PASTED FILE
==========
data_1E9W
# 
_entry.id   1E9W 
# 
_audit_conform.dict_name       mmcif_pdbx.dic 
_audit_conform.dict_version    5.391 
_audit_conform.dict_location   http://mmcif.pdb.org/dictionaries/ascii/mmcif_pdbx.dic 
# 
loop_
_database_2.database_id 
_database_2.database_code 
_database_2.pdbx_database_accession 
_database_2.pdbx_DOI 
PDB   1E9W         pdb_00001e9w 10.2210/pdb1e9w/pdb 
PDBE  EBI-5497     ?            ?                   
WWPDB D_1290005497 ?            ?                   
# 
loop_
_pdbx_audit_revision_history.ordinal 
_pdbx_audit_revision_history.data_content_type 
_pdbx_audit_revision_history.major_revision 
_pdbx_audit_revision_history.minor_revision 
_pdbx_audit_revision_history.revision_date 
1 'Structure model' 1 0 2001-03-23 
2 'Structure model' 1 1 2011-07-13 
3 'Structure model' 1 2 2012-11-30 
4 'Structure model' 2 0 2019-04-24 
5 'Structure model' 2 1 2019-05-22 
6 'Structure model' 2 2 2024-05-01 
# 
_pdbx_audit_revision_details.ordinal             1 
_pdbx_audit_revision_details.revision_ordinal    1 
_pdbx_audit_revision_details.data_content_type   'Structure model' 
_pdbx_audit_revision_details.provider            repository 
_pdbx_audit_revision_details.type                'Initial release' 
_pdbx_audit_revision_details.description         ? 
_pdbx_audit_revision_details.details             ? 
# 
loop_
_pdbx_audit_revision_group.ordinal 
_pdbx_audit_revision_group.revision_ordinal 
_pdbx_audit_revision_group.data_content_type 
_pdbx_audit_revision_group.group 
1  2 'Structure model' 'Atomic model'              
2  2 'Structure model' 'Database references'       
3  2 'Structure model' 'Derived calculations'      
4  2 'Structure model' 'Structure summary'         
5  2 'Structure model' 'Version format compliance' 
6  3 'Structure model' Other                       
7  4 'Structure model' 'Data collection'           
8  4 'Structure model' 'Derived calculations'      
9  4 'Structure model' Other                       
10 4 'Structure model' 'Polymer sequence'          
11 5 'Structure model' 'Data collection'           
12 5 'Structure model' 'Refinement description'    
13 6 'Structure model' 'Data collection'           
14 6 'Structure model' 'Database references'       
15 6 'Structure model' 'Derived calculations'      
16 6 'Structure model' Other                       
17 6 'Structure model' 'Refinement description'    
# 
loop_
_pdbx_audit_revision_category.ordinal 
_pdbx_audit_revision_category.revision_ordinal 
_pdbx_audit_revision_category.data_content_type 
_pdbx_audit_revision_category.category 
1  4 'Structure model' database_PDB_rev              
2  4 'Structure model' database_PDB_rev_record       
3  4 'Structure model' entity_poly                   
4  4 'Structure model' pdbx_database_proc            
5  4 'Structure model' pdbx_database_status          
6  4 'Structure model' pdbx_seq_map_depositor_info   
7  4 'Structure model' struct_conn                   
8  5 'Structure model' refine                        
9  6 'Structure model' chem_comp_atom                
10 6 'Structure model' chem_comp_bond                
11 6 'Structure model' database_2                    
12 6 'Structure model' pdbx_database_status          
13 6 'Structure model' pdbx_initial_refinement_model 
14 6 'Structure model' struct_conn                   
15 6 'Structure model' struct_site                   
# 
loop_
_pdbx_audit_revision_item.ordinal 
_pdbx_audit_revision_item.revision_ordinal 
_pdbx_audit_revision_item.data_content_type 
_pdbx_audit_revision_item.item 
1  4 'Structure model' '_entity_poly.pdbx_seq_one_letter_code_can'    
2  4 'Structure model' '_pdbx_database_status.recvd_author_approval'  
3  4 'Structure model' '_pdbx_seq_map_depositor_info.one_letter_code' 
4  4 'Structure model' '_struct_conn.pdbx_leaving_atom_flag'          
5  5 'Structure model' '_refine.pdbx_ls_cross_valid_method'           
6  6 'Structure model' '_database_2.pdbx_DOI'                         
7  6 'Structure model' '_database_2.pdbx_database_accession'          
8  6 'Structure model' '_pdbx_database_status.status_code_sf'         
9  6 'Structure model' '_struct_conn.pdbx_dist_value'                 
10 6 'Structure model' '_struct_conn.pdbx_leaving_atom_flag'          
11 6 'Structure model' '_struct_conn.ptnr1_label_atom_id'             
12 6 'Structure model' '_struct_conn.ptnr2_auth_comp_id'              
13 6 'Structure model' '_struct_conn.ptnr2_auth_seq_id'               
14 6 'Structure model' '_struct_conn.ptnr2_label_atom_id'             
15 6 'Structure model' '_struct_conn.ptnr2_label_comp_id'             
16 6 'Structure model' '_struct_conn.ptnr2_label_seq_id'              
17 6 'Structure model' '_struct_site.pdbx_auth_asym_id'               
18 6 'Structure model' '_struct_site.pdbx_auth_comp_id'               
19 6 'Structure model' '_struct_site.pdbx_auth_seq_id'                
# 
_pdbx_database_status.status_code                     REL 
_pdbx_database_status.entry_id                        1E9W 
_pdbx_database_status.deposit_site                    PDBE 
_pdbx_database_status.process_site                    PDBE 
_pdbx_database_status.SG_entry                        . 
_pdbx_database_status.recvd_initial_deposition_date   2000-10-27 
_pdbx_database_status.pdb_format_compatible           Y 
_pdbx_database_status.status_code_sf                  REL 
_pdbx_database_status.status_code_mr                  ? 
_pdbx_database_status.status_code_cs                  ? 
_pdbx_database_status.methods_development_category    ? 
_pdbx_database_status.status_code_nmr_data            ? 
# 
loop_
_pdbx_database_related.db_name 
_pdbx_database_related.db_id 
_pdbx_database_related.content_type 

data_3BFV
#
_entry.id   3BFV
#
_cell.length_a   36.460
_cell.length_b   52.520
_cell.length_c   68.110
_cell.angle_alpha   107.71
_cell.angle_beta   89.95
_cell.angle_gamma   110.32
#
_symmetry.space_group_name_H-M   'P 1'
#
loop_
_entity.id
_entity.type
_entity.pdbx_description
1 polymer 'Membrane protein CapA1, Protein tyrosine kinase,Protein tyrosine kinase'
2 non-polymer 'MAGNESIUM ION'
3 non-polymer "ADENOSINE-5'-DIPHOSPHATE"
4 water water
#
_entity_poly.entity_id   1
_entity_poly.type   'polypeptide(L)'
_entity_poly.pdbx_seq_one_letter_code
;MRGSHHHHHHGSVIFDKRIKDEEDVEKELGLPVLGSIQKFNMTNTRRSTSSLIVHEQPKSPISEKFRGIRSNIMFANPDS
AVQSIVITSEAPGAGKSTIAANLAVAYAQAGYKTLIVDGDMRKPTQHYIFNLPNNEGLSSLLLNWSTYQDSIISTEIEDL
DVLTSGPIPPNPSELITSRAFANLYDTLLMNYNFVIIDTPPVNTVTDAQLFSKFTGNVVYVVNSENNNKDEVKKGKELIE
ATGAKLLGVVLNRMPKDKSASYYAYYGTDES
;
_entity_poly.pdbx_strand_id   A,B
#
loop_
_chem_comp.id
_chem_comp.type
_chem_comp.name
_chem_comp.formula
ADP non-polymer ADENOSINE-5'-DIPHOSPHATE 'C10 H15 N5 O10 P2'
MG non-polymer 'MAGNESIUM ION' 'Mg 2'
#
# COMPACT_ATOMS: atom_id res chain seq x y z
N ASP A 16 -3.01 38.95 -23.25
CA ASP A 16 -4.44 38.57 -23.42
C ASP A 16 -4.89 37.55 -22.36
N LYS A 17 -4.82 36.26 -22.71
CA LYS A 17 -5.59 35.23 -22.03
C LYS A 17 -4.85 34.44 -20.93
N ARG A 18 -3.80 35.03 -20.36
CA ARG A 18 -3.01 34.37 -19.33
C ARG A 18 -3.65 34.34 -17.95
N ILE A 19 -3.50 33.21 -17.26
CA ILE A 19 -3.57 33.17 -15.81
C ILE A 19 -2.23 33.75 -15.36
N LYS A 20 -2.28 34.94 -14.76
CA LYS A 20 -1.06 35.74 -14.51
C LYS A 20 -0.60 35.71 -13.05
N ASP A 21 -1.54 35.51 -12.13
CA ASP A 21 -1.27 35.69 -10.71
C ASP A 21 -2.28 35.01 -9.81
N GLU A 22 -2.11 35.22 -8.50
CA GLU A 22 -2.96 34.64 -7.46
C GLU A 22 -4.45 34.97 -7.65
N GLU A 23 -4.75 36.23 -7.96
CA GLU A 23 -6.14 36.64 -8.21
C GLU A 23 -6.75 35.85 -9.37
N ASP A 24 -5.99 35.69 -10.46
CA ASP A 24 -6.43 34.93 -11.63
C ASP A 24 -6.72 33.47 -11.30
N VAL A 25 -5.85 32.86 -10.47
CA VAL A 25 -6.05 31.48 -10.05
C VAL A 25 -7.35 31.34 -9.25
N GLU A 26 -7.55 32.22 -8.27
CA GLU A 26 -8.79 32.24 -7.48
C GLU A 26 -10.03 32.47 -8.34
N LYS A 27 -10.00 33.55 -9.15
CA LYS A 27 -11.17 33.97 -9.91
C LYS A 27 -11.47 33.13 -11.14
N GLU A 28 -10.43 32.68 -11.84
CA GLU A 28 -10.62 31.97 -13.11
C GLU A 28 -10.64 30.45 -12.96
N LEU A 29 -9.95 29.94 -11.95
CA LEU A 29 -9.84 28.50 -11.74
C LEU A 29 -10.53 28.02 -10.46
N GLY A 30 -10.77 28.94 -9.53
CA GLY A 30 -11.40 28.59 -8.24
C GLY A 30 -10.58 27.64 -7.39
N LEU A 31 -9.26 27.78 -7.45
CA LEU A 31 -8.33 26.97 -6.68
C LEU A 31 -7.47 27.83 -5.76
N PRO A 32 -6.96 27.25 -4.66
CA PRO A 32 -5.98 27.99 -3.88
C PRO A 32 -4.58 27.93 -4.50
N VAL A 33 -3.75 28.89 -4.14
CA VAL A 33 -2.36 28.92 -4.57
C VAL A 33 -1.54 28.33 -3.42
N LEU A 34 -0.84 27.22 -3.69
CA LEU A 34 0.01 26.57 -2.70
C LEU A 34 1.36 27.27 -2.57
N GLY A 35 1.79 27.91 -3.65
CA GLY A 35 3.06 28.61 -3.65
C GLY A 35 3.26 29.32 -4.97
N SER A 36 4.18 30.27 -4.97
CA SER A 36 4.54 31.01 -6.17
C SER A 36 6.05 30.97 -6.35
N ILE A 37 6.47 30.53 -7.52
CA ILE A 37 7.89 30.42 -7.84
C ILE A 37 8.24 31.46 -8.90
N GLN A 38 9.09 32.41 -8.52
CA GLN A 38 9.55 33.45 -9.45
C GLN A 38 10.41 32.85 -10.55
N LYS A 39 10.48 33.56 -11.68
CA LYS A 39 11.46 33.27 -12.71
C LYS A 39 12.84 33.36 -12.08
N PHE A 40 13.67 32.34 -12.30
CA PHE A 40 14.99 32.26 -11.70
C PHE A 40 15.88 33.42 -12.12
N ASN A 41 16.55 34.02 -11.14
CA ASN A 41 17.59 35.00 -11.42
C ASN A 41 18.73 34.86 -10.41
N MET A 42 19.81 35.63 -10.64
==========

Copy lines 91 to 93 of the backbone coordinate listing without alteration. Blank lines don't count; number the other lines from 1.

4  4 'Structure model' '_struct_conn.pdbx_leaving_atom_flag'          
5  5 'Structure model' '_refine.pdbx_ls_cross_valid_method'           
6  6 'Structure model' '_database_2.pdbx_DOI'                         